An increasing amount of attention has been paid to the pretrial phase of justice, specifically questions of if, when, and how to use pretrial detention as well as what the potential impact of pretrial incarceration is on defendants.
This report tests the relationship between pretrial detention and outcomes during the pretrial period including failure to appear and new criminal activity as well as outcomes post-disposition including 12-month post-disposition arrest, and 24-month post-disposition arrest.
Using data from all defendants arrested and booked into a county jail during calendar years 2011 and 2012, the authors examined the relationship between pretrial stay, duration of pretrial incarceration, and pretrial and post-disposition outcomes.
Overall, findings were mixed. Analysis indicates that as days spent in pretrial increase, the likelihood of failure to appear also increases. However, days spent in pretrial did not have a similar impact on new criminal activity. Regarding post-disposition outcomes, the likelihood of new criminal activity at the 12-month mark was impacted but the same effect was not evident on the 24-month outcomes. Limitations and implications are also discussed.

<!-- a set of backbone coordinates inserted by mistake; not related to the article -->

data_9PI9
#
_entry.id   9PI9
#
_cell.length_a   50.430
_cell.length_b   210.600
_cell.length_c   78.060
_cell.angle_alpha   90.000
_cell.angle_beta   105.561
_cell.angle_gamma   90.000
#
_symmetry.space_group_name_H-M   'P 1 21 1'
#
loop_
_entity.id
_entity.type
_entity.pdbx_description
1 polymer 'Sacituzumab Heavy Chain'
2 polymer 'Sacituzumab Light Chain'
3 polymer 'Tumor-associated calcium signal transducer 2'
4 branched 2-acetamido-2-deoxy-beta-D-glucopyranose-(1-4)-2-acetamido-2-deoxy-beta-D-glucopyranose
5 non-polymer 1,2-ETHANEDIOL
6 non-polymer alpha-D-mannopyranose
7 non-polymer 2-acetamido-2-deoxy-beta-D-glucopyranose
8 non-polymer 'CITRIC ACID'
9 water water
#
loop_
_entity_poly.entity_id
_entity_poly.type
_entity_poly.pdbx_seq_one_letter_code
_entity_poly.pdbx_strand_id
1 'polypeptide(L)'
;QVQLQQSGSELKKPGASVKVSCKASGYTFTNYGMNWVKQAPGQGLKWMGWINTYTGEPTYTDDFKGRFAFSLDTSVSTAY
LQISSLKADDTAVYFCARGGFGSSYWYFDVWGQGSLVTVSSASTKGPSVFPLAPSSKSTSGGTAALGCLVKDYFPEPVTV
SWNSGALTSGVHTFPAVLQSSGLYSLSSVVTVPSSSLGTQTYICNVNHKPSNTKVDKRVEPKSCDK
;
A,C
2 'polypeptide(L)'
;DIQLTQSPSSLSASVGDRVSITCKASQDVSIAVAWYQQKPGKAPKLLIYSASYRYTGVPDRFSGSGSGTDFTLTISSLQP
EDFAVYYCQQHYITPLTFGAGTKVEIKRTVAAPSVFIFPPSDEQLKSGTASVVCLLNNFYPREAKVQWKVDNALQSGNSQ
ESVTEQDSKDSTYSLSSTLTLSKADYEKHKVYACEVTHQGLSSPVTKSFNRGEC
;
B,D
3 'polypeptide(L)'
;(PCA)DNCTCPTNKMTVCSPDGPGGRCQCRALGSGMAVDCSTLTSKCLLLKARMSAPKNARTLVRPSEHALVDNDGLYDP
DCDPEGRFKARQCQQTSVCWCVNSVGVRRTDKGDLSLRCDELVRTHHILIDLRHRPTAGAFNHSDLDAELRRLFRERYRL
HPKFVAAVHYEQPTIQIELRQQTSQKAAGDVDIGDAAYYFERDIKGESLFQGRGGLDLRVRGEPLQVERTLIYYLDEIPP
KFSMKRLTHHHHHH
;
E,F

Click here to read the report.
This project was supported by grant NO. 2010-RR-BX-K073 awarded by the Bureau of Justice Assistance. The Bureau of Justice Assistance is a component of the Office of Justice Programs, which also includes the Bureau of Justice Statistics, the National Institute of Justice, the Office of Juvenile Justice and Delinquency Prevention, the SMART Office, and the Office for Victims of Crime. Points of view or opinions in this document are those of the author and do not represent the official position or policies of the United States Department of Justice.